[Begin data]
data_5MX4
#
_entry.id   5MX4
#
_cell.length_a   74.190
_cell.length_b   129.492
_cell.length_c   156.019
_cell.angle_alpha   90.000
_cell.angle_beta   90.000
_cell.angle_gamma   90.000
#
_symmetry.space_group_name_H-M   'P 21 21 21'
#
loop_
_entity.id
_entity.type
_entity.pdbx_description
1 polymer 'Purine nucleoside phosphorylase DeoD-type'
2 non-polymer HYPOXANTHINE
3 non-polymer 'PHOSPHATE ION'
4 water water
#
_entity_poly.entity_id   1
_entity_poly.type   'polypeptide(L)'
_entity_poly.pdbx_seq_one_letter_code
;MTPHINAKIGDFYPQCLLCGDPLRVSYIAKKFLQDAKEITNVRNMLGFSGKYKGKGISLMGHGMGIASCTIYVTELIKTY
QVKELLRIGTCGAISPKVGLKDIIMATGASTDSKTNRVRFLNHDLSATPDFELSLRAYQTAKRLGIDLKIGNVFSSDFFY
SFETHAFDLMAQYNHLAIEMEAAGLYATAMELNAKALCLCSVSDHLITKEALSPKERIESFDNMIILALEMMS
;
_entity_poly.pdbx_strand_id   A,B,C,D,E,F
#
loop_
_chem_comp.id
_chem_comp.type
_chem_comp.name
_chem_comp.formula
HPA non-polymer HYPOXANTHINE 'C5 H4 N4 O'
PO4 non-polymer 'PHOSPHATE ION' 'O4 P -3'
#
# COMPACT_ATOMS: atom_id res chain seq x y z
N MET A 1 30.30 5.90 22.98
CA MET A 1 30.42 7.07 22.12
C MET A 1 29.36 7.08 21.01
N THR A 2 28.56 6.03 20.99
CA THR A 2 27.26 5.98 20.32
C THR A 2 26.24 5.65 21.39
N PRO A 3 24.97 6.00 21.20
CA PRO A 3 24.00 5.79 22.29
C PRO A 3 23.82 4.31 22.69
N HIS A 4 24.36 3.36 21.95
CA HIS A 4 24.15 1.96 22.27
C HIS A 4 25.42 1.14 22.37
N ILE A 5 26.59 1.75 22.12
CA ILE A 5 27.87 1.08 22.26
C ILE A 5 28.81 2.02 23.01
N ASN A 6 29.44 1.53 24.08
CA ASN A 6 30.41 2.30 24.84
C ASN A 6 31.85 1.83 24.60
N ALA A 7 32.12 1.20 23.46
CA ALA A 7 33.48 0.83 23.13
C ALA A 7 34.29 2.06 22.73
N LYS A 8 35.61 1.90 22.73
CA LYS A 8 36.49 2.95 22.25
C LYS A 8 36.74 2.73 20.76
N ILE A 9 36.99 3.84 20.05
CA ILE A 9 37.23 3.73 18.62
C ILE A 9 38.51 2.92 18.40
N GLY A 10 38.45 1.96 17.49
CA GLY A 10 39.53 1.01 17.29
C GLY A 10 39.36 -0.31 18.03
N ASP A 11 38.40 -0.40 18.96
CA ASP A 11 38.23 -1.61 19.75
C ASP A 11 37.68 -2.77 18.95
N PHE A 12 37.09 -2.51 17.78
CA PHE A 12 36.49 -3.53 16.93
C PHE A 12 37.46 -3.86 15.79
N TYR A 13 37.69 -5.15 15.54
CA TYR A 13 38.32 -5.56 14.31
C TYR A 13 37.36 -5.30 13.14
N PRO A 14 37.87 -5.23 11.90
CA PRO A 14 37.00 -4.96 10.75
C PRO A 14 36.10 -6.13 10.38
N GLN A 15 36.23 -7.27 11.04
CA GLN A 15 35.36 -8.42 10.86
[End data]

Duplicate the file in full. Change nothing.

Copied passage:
data_5MX4
#
_entry.id   5MX4
#
_cell.length_a   74.190
_cell.length_b   129.492
_cell.length_c   156.019
_cell.angle_alpha   90.000
_cell.angle_beta   90.000
_cell.angle_gamma   90.000
#
_symmetry.space_group_name_H-M   'P 21 21 21'
#
loop_
_entity.id
_entity.type
_entity.pdbx_description
1 polymer 'Purine nucleoside phosphorylase DeoD-type'
2 non-polymer HYPOXANTHINE
3 non-polymer 'PHOSPHATE ION'
4 water water
#
_entity_poly.entity_id   1
_entity_poly.type   'polypeptide(L)'
_entity_poly.pdbx_seq_one_letter_code
;MTPHINAKIGDFYPQCLLCGDPLRVSYIAKKFLQDAKEITNVRNMLGFSGKYKGKGISLMGHGMGIASCTIYVTELIKTY
QVKELLRIGTCGAISPKVGLKDIIMATGASTDSKTNRVRFLNHDLSATPDFELSLRAYQTAKRLGIDLKIGNVFSSDFFY
SFETHAFDLMAQYNHLAIEMEAAGLYATAMELNAKALCLCSVSDHLITKEALSPKERIESFDNMIILALEMMS
;
_entity_poly.pdbx_strand_id   A,B,C,D,E,F
#
loop_
_chem_comp.id
_chem_comp.type
_chem_comp.name
_chem_comp.formula
HPA non-polymer HYPOXANTHINE 'C5 H4 N4 O'
PO4 non-polymer 'PHOSPHATE ION' 'O4 P -3'
#
# COMPACT_ATOMS: atom_id res chain seq x y z
N MET A 1 30.30 5.90 22.98
CA MET A 1 30.42 7.07 22.12
C MET A 1 29.36 7.08 21.01
N THR A 2 28.56 6.03 20.99
CA THR A 2 27.26 5.98 20.32
C THR A 2 26.24 5.65 21.39
N PRO A 3 24.97 6.00 21.20
CA PRO A 3 24.00 5.79 22.29
C PRO A 3 23.82 4.31 22.69
N HIS A 4 24.36 3.36 21.95
CA HIS A 4 24.15 1.96 22.27
C HIS A 4 25.42 1.14 22.37
N ILE A 5 26.59 1.75 22.12
CA ILE A 5 27.87 1.08 22.26
C ILE A 5 28.81 2.02 23.01
N ASN A 6 29.44 1.53 24.08
CA ASN A 6 30.41 2.30 24.84
C ASN A 6 31.85 1.83 24.60
N ALA A 7 32.12 1.20 23.46
CA ALA A 7 33.48 0.83 23.13
C ALA A 7 34.29 2.06 22.73
N LYS A 8 35.61 1.90 22.73
CA LYS A 8 36.49 2.95 22.25
C LYS A 8 36.74 2.73 20.76
N ILE A 9 36.99 3.84 20.05
CA ILE A 9 37.23 3.73 18.62
C ILE A 9 38.51 2.92 18.40
N GLY A 10 38.45 1.96 17.49
CA GLY A 10 39.53 1.01 17.29
C GLY A 10 39.36 -0.31 18.03
N ASP A 11 38.40 -0.40 18.96
CA ASP A 11 38.23 -1.61 19.75
C ASP A 11 37.68 -2.77 18.95
N PHE A 12 37.09 -2.51 17.78
CA PHE A 12 36.49 -3.53 16.93
C PHE A 12 37.46 -3.86 15.79
N TYR A 13 37.69 -5.15 15.54
CA TYR A 13 38.32 -5.56 14.31
C TYR A 13 37.36 -5.30 13.14
N PRO A 14 37.87 -5.23 11.90
CA PRO A 14 37.00 -4.96 10.75
C PRO A 14 36.10 -6.13 10.38
N GLN A 15 36.23 -7.27 11.04
CA GLN A 15 35.36 -8.42 10.86